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  33. Salty

    Salty Final Approach

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    This guy was just hanging off the side of the heli with one hand, and fueling with the other. Didn’t even bother with a ladder.
     
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  34. wilkersk

    wilkersk Pattern Altitude

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    My thinking exactly!

    Even hand-propping my little "non-starter-equipped" airplane at an unfamiliar airport makes me nervous. I always imagine a group of POA experts gathered around to look out the window, tongues wagging and heads shaking as I single-handedly prop start my little airplane. I expect a visit from the FSDO any day.
     
  35. A Martin

    A Martin Pre-takeoff checklist

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    Somewhat unrelated .... but one time at an airport (cold weather) the (Cub ? ) pilot was aggressively working the primer plunger on his dash prior to starting .... until fuel began dripping out from the bottom of his engine cowl ... it looked "dangerous" to me to have raw fuel in the engine compartment so I pointed it out to him but he waved me off .... must have known what he was doing because it started immediately .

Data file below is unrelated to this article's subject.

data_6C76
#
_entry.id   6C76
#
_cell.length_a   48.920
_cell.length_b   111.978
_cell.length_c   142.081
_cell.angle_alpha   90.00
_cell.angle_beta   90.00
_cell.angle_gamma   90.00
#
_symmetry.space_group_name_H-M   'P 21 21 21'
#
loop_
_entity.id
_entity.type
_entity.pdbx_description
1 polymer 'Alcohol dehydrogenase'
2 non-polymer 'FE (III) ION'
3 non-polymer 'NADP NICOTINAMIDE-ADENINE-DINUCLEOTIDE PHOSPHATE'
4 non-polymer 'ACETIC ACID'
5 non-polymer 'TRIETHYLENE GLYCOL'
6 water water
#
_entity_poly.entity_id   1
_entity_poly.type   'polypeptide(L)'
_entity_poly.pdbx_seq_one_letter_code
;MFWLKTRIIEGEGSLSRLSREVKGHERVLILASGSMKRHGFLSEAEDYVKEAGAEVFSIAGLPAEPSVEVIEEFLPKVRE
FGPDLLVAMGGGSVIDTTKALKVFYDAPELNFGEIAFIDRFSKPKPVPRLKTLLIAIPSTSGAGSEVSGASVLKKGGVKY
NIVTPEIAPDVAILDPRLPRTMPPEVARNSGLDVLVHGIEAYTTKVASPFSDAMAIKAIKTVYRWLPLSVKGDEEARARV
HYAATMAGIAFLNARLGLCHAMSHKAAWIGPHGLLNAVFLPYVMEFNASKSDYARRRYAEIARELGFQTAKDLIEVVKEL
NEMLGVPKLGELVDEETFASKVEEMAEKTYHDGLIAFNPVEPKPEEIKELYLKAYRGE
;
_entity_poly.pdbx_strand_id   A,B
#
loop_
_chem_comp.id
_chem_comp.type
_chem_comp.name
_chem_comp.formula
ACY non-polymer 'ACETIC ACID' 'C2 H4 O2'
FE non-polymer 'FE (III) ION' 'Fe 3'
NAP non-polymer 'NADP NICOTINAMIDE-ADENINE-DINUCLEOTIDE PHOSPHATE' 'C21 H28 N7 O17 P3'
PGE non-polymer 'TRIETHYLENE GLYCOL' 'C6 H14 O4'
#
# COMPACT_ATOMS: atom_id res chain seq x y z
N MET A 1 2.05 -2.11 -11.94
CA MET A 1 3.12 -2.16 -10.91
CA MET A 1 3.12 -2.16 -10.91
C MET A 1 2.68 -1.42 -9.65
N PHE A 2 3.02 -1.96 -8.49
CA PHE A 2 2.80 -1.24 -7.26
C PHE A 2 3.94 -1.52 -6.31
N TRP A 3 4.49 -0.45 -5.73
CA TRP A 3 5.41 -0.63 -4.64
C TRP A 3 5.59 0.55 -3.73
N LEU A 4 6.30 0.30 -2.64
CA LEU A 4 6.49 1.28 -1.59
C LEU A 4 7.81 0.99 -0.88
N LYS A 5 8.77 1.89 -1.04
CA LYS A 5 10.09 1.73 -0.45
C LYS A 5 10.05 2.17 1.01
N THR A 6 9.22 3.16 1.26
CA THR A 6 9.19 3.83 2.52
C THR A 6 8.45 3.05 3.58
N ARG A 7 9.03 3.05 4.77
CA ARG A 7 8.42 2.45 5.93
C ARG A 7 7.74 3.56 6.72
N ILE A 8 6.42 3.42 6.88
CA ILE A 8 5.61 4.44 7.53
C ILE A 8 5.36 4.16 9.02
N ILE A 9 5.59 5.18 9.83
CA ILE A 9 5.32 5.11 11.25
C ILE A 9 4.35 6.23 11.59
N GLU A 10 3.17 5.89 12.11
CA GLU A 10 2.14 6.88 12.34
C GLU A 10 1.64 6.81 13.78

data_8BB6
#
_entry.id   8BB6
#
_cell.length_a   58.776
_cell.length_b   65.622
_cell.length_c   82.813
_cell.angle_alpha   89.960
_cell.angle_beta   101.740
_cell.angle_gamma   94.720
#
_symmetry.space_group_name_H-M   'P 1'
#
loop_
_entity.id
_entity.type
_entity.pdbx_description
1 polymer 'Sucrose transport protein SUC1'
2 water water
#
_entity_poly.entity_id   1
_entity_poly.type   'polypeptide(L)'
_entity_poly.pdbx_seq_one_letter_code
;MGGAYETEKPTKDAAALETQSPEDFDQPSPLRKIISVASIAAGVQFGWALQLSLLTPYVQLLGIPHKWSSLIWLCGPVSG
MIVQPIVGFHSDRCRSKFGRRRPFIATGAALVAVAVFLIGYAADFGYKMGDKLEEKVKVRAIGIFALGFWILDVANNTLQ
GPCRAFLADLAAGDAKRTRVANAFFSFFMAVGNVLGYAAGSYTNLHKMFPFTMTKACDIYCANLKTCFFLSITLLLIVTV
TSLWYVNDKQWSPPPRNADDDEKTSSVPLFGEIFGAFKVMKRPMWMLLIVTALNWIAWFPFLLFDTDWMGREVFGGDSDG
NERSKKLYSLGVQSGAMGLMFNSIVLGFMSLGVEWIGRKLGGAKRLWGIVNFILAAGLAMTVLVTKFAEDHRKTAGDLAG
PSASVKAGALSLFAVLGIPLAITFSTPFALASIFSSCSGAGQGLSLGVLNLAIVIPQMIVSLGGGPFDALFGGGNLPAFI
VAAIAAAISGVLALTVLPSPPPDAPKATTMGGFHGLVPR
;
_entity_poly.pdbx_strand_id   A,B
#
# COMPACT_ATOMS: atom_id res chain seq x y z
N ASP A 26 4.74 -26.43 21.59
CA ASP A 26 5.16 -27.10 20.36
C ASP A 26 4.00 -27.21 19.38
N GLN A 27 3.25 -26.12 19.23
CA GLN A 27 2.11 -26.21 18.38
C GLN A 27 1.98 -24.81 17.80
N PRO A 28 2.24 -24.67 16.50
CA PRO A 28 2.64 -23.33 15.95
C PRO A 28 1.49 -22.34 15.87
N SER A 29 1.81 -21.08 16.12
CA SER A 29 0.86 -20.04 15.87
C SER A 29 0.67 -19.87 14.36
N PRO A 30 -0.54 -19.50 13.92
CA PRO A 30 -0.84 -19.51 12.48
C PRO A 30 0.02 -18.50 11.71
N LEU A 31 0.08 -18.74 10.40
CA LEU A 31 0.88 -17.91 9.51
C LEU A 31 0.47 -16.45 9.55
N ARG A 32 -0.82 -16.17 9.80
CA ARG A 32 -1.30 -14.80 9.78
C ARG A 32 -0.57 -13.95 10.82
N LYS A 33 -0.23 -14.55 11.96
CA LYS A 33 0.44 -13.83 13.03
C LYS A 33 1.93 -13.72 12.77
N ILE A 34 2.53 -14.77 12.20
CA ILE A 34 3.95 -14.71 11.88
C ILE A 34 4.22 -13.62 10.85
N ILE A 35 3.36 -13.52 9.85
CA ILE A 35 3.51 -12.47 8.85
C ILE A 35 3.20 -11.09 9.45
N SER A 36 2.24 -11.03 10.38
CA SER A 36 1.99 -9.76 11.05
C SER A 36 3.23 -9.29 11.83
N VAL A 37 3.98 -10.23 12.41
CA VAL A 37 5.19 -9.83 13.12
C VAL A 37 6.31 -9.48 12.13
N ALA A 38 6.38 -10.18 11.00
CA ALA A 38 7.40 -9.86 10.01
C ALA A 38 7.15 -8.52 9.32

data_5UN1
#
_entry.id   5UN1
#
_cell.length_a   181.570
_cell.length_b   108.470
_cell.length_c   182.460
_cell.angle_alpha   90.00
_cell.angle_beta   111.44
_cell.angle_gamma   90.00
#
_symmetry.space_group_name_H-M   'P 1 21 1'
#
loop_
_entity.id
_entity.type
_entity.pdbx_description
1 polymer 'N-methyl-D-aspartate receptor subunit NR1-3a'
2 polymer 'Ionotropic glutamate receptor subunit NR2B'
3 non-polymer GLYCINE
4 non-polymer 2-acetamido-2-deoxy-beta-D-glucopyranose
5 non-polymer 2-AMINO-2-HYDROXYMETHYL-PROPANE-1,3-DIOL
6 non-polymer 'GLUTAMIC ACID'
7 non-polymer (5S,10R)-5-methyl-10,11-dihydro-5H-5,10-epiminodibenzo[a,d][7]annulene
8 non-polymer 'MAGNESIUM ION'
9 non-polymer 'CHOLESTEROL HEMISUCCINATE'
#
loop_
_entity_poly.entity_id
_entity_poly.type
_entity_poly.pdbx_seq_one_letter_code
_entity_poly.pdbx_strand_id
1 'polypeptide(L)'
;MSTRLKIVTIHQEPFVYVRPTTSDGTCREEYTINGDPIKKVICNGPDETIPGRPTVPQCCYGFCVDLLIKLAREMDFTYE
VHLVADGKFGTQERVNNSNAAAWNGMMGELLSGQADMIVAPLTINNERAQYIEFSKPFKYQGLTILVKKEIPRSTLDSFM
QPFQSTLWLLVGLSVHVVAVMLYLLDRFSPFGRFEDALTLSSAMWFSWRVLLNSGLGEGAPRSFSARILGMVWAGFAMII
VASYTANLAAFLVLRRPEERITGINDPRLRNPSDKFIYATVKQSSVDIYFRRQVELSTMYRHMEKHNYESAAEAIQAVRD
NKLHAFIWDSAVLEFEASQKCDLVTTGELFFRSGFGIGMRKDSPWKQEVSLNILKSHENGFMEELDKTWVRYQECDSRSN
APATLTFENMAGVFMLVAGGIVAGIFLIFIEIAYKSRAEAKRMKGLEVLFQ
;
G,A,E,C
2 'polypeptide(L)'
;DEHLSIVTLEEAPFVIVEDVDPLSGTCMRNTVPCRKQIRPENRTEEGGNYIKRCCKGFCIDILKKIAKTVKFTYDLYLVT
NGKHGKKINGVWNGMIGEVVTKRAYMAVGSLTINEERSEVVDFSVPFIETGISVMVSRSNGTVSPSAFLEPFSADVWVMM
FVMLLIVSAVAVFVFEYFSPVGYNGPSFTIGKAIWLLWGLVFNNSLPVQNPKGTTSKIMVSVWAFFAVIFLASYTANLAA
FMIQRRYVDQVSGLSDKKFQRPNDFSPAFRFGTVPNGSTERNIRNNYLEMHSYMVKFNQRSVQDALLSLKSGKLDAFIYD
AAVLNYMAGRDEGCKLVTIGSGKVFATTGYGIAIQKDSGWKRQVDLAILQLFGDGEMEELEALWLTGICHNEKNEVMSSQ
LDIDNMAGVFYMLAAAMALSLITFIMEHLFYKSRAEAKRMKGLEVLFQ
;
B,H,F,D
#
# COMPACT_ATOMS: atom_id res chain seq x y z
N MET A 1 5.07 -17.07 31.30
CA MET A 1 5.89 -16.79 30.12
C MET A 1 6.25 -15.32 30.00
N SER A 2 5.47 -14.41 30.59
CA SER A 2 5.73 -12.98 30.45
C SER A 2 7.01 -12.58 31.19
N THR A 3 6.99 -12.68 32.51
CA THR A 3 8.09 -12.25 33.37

36. wilkersk

    wilkersk Pattern Altitude

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    I have an updraft carb on my little airplane. When I prime, I look for a few drops of fuel to come out the throat of the carb. Especially in cold weather, you'll see some airplanes do that. And, you wouldn't be the first person to stop and tell 'em they flooded it, only to watch it start right up on the 2nd or 3rd blade.
     
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  37. 3393RP

    3393RP En-Route